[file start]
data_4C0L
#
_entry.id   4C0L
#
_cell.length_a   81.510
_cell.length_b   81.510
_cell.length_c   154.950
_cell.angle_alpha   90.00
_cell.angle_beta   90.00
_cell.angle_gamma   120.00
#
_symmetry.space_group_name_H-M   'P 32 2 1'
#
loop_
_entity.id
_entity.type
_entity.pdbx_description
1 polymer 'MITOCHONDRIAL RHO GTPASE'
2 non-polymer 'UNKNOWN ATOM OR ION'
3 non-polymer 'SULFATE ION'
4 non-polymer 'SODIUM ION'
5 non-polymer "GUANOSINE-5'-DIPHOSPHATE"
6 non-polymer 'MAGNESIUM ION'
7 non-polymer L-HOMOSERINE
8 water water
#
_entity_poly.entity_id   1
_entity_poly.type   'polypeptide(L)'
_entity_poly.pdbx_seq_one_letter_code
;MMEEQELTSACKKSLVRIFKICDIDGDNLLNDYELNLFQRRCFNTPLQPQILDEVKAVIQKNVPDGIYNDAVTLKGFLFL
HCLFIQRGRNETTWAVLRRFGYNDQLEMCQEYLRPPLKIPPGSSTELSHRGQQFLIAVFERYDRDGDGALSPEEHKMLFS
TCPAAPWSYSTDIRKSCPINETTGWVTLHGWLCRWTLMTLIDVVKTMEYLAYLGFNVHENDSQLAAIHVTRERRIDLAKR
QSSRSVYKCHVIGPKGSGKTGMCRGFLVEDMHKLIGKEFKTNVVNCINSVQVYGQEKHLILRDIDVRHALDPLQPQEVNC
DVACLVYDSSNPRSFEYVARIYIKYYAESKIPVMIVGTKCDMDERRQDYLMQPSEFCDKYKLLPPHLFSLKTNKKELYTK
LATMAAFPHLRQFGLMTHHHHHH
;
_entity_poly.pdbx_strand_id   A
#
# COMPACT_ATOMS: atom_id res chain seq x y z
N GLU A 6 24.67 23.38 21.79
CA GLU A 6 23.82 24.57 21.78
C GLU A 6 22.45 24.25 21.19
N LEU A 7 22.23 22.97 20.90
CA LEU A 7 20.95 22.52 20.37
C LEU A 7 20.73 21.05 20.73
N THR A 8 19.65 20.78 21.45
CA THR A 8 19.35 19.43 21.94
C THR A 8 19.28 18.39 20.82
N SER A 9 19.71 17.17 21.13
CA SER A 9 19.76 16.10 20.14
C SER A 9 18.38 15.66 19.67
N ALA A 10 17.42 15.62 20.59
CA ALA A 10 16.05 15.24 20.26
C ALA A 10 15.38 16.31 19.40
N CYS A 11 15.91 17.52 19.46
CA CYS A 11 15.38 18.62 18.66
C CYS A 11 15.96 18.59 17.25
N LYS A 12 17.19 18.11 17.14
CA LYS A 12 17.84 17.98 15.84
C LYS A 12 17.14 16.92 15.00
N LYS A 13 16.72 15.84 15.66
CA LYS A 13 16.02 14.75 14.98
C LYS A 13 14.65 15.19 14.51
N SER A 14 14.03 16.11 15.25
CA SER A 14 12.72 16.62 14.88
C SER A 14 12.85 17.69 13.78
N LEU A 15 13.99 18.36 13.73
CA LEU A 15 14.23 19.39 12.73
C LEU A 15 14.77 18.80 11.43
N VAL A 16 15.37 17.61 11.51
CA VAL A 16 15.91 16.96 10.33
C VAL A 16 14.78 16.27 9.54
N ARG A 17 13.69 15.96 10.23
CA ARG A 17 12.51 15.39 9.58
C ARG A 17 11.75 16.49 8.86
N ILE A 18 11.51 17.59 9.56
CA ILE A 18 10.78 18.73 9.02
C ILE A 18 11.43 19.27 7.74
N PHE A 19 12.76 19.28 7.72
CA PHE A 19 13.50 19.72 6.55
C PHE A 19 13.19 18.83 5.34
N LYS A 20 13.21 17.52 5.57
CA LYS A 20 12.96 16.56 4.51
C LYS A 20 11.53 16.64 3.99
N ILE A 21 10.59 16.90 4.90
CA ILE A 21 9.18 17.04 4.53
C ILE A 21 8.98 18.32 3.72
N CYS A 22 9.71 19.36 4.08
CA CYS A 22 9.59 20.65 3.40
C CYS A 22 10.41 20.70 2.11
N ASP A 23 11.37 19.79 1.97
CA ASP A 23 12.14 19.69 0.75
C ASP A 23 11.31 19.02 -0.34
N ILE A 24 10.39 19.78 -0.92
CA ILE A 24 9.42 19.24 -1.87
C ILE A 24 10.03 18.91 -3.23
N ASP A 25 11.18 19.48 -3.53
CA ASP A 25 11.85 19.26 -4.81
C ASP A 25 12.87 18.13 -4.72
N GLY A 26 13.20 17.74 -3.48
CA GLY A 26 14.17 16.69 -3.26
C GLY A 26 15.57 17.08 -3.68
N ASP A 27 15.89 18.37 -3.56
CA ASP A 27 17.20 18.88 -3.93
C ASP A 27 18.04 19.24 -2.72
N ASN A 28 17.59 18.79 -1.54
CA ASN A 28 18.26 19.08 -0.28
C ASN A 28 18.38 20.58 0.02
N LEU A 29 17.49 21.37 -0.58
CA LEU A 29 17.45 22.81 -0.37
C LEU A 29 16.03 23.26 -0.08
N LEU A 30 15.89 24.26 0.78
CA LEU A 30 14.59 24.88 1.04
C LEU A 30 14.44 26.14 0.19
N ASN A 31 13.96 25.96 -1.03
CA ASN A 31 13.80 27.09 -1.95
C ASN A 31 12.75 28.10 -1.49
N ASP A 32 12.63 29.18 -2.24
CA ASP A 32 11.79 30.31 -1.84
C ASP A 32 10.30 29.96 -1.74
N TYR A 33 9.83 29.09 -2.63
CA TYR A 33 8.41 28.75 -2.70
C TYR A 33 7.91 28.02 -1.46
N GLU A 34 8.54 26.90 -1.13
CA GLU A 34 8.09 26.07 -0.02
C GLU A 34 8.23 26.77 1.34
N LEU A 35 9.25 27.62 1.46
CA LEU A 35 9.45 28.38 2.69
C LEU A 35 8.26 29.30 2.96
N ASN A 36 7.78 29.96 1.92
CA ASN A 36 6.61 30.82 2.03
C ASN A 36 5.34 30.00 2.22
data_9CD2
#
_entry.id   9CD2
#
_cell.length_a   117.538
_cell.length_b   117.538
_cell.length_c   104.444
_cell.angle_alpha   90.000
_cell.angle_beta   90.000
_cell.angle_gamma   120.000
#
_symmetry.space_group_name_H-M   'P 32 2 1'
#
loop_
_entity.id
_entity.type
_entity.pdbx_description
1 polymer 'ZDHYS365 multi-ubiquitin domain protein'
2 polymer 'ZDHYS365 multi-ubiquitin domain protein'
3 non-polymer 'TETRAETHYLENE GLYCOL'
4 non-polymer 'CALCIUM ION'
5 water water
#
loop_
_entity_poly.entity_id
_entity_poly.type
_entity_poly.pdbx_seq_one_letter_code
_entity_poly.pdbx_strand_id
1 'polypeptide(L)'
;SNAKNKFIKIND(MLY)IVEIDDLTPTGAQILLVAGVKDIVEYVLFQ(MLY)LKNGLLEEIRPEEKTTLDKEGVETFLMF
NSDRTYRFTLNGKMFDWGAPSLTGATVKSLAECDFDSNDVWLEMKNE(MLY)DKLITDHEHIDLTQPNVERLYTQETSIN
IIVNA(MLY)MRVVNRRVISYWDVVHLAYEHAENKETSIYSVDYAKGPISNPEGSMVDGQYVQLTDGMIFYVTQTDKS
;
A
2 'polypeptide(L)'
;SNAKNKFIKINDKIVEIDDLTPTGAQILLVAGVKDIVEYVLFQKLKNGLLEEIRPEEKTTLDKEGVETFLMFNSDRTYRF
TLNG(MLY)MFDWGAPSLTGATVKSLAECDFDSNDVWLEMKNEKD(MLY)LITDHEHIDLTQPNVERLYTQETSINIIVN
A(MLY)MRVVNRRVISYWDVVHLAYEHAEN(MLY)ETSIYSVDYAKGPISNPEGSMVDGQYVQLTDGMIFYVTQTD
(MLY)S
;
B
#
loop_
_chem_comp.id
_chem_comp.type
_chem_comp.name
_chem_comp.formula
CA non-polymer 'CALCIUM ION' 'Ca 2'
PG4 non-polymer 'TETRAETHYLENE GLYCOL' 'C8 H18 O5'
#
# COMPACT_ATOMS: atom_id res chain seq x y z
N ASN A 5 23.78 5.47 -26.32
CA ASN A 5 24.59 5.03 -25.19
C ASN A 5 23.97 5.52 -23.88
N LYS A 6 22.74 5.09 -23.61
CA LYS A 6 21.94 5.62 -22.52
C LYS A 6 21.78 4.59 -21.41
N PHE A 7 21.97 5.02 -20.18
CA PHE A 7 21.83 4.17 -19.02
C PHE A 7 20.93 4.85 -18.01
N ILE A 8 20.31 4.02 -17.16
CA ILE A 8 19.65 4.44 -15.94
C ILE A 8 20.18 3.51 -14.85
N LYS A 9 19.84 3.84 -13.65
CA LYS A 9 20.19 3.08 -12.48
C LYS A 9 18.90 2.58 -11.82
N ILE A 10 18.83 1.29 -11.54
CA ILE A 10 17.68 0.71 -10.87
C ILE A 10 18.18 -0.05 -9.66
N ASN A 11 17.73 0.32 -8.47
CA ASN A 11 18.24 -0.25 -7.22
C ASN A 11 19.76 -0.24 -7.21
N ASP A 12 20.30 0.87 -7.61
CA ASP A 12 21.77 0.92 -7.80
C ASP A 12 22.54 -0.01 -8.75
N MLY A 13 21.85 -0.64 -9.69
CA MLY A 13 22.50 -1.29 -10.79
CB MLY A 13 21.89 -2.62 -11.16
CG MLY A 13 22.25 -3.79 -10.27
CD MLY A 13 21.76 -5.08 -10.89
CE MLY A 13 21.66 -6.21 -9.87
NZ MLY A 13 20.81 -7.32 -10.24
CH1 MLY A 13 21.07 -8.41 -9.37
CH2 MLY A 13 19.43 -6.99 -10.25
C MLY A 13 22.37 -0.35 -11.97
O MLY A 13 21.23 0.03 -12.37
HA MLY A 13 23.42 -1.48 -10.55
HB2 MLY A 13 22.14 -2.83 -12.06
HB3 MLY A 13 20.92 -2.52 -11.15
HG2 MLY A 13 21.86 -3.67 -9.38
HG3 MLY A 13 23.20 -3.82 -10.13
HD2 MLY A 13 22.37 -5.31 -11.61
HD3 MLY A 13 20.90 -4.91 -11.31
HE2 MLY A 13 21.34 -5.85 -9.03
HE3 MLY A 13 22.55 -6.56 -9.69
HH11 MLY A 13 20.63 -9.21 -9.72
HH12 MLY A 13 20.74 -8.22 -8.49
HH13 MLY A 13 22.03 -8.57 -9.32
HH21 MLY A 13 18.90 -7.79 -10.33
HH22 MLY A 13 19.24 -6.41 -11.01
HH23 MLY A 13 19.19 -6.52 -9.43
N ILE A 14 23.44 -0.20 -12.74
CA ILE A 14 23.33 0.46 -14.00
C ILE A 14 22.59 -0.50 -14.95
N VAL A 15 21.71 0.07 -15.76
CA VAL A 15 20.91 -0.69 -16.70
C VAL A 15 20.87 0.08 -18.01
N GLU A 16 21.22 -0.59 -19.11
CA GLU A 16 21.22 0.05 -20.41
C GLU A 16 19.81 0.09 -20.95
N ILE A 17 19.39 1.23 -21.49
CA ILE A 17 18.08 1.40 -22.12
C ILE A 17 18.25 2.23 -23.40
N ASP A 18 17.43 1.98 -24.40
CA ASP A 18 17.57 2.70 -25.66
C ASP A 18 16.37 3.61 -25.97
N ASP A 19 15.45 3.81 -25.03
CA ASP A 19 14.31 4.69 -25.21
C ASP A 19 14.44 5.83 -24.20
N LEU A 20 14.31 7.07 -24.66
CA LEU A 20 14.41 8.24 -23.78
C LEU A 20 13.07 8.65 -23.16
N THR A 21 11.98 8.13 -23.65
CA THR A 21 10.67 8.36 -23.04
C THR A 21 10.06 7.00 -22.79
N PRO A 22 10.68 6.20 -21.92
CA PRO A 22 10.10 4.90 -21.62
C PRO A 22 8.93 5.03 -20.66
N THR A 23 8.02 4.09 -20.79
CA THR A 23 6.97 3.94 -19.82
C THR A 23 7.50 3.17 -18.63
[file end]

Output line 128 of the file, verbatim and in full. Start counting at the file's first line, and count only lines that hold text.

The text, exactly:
CA LEU A 35 9.45 28.38 2.69